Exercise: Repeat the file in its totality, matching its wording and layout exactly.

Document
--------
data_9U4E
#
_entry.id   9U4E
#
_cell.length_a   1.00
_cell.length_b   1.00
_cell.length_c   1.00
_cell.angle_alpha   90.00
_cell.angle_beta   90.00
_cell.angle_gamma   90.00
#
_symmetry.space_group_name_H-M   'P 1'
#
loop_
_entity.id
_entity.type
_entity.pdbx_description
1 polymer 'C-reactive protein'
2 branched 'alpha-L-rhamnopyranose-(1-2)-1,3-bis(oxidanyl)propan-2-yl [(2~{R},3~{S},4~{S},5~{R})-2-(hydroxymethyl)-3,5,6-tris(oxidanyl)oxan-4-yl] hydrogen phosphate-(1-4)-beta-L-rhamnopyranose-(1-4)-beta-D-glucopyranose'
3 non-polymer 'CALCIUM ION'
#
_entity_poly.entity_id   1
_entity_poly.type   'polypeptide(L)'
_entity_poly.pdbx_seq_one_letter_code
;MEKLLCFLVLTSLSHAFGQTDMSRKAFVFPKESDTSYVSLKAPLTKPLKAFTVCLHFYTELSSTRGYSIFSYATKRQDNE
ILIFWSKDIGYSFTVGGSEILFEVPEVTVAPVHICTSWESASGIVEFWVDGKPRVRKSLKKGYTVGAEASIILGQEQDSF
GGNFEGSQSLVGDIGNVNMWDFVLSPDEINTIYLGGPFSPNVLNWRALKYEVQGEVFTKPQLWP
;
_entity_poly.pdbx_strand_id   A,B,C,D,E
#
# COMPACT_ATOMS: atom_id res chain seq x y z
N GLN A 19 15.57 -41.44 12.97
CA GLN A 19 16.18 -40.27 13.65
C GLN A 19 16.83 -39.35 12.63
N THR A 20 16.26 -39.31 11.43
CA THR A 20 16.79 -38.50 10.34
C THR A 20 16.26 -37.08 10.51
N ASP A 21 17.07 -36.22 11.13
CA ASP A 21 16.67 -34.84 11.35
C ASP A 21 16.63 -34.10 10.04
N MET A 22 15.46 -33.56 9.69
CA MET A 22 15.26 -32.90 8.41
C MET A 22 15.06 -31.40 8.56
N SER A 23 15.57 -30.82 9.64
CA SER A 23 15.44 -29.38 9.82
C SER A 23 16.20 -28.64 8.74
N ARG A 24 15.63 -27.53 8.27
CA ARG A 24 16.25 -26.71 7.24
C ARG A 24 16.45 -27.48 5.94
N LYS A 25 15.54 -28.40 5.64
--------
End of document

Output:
data_9U4E
#
_entry.id   9U4E
#
_cell.length_a   1.00
_cell.length_b   1.00
_cell.length_c   1.00
_cell.angle_alpha   90.00
_cell.angle_beta   90.00
_cell.angle_gamma   90.00
#
_symmetry.space_group_name_H-M   'P 1'
#
loop_
_entity.id
_entity.type
_entity.pdbx_description
1 polymer 'C-reactive protein'
2 branched 'alpha-L-rhamnopyranose-(1-2)-1,3-bis(oxidanyl)propan-2-yl [(2~{R},3~{S},4~{S},5~{R})-2-(hydroxymethyl)-3,5,6-tris(oxidanyl)oxan-4-yl] hydrogen phosphate-(1-4)-beta-L-rhamnopyranose-(1-4)-beta-D-glucopyranose'
3 non-polymer 'CALCIUM ION'
#
_entity_poly.entity_id   1
_entity_poly.type   'polypeptide(L)'
_entity_poly.pdbx_seq_one_letter_code
;MEKLLCFLVLTSLSHAFGQTDMSRKAFVFPKESDTSYVSLKAPLTKPLKAFTVCLHFYTELSSTRGYSIFSYATKRQDNE
ILIFWSKDIGYSFTVGGSEILFEVPEVTVAPVHICTSWESASGIVEFWVDGKPRVRKSLKKGYTVGAEASIILGQEQDSF
GGNFEGSQSLVGDIGNVNMWDFVLSPDEINTIYLGGPFSPNVLNWRALKYEVQGEVFTKPQLWP
;
_entity_poly.pdbx_strand_id   A,B,C,D,E
#
# COMPACT_ATOMS: atom_id res chain seq x y z
N GLN A 19 15.57 -41.44 12.97
CA GLN A 19 16.18 -40.27 13.65
C GLN A 19 16.83 -39.35 12.63
N THR A 20 16.26 -39.31 11.43
CA THR A 20 16.79 -38.50 10.34
C THR A 20 16.26 -37.08 10.51
N ASP A 21 17.07 -36.22 11.13
CA ASP A 21 16.67 -34.84 11.35
C ASP A 21 16.63 -34.10 10.04
N MET A 22 15.46 -33.56 9.69
CA MET A 22 15.26 -32.90 8.41
C MET A 22 15.06 -31.40 8.56
N SER A 23 15.57 -30.82 9.64
CA SER A 23 15.44 -29.38 9.82
C SER A 23 16.20 -28.64 8.74
N ARG A 24 15.63 -27.53 8.27
CA ARG A 24 16.25 -26.71 7.24
C ARG A 24 16.45 -27.48 5.94
N LYS A 25 15.54 -28.40 5.64